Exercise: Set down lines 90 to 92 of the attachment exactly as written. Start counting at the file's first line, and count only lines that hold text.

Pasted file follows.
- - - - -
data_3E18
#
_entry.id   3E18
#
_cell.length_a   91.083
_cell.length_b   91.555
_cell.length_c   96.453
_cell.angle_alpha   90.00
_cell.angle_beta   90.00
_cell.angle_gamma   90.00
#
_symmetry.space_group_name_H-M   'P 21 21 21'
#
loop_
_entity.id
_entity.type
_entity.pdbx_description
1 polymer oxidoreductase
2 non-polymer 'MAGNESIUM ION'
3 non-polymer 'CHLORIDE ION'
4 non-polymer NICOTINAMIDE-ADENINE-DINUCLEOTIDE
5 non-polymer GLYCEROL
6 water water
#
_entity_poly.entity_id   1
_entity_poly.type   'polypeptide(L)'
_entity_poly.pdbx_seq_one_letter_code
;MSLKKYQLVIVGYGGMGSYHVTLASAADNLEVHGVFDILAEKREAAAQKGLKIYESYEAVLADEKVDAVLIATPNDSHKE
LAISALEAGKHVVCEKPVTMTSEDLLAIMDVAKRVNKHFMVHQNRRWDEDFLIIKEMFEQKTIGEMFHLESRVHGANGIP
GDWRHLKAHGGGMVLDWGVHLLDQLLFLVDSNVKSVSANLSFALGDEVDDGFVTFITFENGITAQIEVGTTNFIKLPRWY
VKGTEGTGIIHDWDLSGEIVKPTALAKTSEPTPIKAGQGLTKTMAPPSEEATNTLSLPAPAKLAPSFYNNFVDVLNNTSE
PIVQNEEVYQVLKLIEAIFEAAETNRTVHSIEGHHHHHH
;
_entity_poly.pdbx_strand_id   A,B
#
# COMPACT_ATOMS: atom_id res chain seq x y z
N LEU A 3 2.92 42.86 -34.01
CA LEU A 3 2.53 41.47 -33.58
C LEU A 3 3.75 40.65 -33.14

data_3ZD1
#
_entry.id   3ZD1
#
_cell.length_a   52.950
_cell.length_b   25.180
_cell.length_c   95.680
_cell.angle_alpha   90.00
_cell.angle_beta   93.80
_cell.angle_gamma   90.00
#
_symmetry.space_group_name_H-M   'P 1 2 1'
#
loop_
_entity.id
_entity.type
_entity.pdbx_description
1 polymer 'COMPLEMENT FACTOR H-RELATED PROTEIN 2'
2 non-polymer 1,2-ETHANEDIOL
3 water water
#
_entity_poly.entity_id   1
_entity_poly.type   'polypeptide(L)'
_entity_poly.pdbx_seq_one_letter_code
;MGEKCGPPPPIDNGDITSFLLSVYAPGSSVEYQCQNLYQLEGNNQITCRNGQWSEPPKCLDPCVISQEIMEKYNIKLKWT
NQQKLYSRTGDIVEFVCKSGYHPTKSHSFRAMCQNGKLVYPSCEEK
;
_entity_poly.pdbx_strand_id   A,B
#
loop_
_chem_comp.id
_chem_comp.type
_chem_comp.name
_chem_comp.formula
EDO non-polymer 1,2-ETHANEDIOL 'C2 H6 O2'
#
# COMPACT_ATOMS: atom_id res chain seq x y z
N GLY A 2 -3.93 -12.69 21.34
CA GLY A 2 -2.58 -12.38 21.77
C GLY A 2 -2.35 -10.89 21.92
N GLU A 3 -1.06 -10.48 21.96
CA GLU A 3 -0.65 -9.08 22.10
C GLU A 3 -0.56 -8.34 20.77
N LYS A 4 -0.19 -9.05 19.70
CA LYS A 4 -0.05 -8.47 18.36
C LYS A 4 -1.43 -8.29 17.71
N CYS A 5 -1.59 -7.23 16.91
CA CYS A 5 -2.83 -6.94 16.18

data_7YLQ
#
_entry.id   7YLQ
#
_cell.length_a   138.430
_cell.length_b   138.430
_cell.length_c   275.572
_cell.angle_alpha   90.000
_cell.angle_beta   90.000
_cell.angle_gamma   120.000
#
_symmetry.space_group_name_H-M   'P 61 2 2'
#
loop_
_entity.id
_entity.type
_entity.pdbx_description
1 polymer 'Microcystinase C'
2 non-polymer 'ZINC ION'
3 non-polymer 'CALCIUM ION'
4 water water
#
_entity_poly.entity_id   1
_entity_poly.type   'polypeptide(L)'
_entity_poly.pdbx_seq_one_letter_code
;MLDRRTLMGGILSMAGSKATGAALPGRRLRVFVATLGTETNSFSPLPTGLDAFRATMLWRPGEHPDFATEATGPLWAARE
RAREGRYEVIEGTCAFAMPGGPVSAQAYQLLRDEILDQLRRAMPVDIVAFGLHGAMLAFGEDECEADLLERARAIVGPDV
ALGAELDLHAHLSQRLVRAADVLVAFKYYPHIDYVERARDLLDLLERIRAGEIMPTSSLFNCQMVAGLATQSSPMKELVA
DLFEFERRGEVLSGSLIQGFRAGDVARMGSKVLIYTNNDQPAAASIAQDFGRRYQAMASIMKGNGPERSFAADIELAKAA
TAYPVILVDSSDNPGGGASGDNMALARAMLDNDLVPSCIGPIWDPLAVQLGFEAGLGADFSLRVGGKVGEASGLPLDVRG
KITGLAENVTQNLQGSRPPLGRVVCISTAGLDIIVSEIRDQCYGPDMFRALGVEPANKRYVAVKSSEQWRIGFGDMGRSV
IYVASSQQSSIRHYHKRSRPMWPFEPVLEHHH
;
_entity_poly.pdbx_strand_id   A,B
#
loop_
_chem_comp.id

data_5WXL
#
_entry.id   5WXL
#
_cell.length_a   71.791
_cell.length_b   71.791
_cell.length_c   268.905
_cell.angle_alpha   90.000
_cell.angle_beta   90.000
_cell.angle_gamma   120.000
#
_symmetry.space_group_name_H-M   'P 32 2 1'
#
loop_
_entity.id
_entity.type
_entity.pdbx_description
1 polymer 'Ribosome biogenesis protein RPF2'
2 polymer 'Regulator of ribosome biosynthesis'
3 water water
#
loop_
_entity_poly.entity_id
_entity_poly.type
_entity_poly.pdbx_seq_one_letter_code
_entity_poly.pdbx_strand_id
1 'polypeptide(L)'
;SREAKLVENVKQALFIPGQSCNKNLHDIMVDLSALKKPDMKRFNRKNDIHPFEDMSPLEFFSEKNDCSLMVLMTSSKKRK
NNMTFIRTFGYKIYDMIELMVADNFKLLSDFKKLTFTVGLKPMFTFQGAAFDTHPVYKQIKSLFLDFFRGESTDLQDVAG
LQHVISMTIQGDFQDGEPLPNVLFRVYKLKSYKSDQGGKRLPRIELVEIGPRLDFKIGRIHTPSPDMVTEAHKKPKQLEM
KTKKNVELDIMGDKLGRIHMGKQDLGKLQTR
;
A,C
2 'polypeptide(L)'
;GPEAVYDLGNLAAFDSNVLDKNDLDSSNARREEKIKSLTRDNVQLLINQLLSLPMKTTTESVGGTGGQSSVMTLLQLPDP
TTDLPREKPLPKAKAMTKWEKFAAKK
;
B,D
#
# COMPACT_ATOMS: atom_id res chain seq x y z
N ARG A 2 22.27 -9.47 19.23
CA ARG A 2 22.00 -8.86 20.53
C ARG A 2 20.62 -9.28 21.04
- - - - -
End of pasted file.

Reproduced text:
_entry.id   7YLQ
#
_cell.length_a   138.430